Mistake: No transition from dense to sparse
The biggest challenge for those who are new to texture is breaking away from using lines to enclose and outline their textural forms.
It's important to realize that lines don't actually exist - they're a tool we employ, and they are very effective at demonstrating the borders between the volumes of our forms. They work very well when dealing with general construction, but once we get into situations where we have a lot of tiny forms that run along the surface of our major constructed forms, this tool becomes much less effective. It can quickly result in a lot of lines crammed close together, creating high contrast, visually noisy areas that turn into unintended focal points that draw the viewer's eye. Of course, we've discussed this previously - the solution is to rely on cast shadows instead.
This doesn't mean drawing in our textural forms with line first, then applying shadows. It means relying purely on shadows only, and allowing there to be edges that get lost and found throughout our texture. This happens because the shadows where two forms meet (like two scales coming together) will generally be much deeper, since light has more difficulty penetrating these crevasses. As the amount of light increases, the shadows on external edges will disappear much sooner than those in these deeper cracks, causing those edges to get "lost" and then be "found" once again.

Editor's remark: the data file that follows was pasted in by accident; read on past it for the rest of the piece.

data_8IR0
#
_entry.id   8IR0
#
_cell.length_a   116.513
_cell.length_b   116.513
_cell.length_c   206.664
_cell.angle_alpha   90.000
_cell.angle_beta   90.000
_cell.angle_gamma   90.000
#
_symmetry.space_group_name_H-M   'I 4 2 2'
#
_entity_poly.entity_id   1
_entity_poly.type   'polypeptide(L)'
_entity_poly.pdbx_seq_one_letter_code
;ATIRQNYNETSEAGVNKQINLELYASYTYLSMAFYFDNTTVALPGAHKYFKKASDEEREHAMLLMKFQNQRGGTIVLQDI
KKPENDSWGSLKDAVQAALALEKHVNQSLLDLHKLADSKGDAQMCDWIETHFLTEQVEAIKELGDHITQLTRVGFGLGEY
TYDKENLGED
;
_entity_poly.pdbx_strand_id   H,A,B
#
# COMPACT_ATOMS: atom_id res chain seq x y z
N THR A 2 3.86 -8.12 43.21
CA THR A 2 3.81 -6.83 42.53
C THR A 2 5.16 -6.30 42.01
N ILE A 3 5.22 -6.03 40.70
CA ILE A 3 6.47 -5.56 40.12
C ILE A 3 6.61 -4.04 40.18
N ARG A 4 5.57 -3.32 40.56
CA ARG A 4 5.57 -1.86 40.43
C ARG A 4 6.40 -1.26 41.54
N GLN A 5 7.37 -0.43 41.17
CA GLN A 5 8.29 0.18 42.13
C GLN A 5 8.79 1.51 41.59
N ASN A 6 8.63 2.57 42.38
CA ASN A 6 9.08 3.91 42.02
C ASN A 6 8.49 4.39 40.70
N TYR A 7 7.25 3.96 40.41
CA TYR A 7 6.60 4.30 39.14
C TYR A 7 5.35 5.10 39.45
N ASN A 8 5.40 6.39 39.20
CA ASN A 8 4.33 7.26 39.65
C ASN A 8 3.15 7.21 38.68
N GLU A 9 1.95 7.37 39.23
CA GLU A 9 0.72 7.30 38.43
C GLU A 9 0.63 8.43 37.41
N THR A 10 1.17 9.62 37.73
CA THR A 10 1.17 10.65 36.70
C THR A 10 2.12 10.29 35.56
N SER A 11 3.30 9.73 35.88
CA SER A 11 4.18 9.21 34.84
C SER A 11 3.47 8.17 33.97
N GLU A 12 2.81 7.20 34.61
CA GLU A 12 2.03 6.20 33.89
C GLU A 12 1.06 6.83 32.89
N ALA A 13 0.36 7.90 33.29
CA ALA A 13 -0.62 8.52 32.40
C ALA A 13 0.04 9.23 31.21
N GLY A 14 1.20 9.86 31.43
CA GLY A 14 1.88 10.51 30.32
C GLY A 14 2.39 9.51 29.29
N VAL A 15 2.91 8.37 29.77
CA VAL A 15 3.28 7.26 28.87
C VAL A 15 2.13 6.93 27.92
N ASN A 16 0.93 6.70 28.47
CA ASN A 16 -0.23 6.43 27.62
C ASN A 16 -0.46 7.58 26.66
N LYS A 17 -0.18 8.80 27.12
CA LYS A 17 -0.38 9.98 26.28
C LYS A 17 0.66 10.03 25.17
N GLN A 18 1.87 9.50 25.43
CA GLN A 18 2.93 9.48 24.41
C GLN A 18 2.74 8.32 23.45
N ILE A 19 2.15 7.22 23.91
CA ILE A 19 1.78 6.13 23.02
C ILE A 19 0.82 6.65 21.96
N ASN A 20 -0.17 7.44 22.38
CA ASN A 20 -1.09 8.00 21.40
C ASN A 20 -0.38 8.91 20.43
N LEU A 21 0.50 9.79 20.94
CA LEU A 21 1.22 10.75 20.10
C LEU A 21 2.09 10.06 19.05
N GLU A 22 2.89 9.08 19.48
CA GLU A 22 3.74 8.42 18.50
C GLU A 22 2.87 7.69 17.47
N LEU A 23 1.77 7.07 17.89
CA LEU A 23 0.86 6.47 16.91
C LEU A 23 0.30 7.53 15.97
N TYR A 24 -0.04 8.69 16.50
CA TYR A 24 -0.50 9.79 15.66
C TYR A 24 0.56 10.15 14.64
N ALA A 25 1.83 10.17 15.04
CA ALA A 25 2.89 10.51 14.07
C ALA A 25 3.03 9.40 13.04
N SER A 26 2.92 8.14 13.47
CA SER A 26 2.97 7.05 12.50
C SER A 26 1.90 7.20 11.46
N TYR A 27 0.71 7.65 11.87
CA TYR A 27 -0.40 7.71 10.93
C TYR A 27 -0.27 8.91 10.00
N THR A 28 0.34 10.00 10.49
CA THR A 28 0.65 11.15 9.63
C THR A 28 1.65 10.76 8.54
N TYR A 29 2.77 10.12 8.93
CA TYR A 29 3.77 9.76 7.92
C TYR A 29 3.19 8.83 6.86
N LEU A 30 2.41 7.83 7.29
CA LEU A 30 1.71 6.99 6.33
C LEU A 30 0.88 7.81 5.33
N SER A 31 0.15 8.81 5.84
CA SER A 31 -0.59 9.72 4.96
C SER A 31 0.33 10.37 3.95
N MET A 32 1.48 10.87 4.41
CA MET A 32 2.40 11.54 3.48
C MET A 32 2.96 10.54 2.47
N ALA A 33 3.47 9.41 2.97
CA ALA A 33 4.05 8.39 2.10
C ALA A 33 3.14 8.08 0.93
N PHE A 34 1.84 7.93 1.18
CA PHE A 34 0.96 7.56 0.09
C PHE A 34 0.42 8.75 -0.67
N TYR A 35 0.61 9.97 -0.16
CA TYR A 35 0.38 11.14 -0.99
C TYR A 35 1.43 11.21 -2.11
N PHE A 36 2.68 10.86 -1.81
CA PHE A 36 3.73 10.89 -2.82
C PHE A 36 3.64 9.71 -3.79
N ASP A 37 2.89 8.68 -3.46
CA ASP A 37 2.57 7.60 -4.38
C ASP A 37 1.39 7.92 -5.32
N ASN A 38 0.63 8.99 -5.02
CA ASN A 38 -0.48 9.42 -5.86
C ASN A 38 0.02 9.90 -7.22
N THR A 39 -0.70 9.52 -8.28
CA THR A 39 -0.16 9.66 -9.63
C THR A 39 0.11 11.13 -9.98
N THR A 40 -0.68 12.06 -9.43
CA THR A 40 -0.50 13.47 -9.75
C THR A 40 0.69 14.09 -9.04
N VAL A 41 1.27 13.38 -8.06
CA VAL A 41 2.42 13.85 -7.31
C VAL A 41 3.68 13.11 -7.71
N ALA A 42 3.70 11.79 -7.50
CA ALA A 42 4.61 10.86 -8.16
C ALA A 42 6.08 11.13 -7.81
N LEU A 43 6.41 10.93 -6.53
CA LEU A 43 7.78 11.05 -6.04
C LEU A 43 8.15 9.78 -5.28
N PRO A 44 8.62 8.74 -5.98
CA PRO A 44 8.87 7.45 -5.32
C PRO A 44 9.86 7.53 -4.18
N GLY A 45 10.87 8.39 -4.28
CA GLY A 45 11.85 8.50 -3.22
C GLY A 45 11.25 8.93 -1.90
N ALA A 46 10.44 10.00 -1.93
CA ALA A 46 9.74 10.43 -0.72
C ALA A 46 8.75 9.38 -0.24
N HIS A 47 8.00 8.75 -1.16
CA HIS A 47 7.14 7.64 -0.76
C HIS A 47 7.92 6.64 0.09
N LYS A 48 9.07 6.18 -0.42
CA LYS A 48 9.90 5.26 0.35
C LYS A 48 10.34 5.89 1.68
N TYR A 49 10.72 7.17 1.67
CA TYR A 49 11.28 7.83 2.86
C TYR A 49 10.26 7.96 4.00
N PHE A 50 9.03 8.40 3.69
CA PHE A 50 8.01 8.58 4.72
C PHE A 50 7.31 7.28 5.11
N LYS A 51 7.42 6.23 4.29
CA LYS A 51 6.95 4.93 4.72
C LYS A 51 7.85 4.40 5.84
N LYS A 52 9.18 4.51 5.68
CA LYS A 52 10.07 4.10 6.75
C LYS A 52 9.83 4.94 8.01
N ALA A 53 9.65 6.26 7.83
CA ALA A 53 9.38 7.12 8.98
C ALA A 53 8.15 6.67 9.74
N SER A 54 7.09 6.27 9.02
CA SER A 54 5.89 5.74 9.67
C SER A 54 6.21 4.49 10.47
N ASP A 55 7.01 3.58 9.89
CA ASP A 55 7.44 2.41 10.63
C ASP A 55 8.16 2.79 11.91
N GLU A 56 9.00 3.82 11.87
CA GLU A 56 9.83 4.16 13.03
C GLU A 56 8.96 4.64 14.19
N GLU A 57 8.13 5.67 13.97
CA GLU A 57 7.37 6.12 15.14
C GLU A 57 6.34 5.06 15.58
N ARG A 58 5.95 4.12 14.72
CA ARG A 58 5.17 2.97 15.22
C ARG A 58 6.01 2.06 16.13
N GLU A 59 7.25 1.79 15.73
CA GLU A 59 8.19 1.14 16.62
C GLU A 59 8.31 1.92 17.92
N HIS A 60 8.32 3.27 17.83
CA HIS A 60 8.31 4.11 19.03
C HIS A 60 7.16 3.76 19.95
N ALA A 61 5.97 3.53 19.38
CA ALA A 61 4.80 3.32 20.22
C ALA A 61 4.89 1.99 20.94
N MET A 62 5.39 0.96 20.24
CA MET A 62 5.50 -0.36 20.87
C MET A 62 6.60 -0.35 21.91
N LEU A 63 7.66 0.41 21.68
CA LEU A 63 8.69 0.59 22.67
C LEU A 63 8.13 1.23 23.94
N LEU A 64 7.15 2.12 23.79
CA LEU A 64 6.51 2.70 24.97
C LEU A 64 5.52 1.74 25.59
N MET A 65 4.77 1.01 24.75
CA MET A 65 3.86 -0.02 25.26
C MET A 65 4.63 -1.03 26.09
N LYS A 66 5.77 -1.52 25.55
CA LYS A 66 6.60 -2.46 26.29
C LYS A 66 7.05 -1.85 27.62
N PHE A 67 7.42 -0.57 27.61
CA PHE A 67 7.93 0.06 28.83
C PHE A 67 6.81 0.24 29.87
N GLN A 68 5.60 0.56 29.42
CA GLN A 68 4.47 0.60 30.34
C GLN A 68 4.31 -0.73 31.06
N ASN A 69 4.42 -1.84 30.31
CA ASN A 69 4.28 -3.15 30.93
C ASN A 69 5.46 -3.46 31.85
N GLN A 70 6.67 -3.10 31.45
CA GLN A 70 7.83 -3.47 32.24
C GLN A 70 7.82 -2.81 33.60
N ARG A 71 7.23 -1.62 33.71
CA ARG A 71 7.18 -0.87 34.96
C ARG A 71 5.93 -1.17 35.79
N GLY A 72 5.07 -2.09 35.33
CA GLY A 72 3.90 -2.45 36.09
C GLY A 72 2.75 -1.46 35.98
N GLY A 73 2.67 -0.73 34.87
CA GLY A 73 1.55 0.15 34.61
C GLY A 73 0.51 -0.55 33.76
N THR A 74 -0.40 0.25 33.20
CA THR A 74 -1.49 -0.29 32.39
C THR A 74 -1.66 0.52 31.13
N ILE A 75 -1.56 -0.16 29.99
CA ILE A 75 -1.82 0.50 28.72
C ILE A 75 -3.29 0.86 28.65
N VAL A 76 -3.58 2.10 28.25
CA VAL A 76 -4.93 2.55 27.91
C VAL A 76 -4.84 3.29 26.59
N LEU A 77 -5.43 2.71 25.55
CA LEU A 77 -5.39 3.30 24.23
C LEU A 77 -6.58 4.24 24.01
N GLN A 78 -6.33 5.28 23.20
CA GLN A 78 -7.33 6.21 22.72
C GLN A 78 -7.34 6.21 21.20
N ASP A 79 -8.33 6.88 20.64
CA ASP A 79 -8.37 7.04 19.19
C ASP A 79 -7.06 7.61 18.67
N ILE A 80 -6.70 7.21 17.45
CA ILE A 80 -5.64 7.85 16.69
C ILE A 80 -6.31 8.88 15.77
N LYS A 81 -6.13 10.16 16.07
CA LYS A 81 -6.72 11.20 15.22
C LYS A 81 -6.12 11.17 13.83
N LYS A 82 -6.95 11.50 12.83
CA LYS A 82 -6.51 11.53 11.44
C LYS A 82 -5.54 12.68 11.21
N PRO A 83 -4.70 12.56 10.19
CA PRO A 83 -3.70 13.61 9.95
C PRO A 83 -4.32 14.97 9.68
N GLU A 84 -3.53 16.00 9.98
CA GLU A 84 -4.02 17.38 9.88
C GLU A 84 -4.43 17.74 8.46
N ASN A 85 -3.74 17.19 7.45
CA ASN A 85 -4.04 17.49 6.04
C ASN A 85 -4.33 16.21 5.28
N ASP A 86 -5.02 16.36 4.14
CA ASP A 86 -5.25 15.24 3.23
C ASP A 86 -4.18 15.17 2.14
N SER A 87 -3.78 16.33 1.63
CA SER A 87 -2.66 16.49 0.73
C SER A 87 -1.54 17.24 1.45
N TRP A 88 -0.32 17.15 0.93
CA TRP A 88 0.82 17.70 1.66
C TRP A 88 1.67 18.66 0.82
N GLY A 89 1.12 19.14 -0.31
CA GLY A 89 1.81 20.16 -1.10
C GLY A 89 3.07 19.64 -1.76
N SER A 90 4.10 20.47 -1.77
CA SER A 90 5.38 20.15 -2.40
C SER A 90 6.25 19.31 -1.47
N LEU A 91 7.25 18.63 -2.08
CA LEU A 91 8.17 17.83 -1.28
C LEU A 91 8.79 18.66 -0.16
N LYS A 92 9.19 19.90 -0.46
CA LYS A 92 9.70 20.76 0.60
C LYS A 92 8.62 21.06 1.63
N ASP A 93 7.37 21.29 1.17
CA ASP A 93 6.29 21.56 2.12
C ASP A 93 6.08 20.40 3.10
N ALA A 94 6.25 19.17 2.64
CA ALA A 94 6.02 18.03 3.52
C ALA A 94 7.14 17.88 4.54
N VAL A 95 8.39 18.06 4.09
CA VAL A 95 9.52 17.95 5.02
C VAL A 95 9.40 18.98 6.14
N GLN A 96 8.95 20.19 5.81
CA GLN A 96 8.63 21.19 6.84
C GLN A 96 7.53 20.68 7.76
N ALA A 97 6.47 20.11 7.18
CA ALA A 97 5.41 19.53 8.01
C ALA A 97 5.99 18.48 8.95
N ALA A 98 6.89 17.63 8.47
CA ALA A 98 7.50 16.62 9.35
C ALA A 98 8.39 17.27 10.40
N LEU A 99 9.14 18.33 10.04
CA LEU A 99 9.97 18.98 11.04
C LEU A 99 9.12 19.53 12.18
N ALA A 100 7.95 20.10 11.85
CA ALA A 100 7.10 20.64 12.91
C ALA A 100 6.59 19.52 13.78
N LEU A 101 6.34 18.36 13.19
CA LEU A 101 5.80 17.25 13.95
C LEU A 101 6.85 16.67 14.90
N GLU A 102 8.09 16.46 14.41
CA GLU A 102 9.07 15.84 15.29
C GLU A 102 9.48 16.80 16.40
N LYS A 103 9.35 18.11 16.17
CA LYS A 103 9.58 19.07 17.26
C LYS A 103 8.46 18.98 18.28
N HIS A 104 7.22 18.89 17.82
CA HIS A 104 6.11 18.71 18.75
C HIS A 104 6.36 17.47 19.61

This is extremely useful, because it allows us to punch gaps in our textures, providing a means to transition from densely packed areas of black ink, to areas that are mostly just left blank.
Additionally, using this approach allows us to imply a lot more information without actually having to draw it all. As we move further to the right side where the texture is left sparse, the viewer's brain will fill in most of the detail there. If instead we were to outline everything in its entirety, we'd be telling the viewer that every single piece of information that has been drawn exists, and that there is nothing that exists that has not been drawn. There is no room left for implied detail - everything is instead entirely explicit. That is an inflexible way of working, and should be avoided.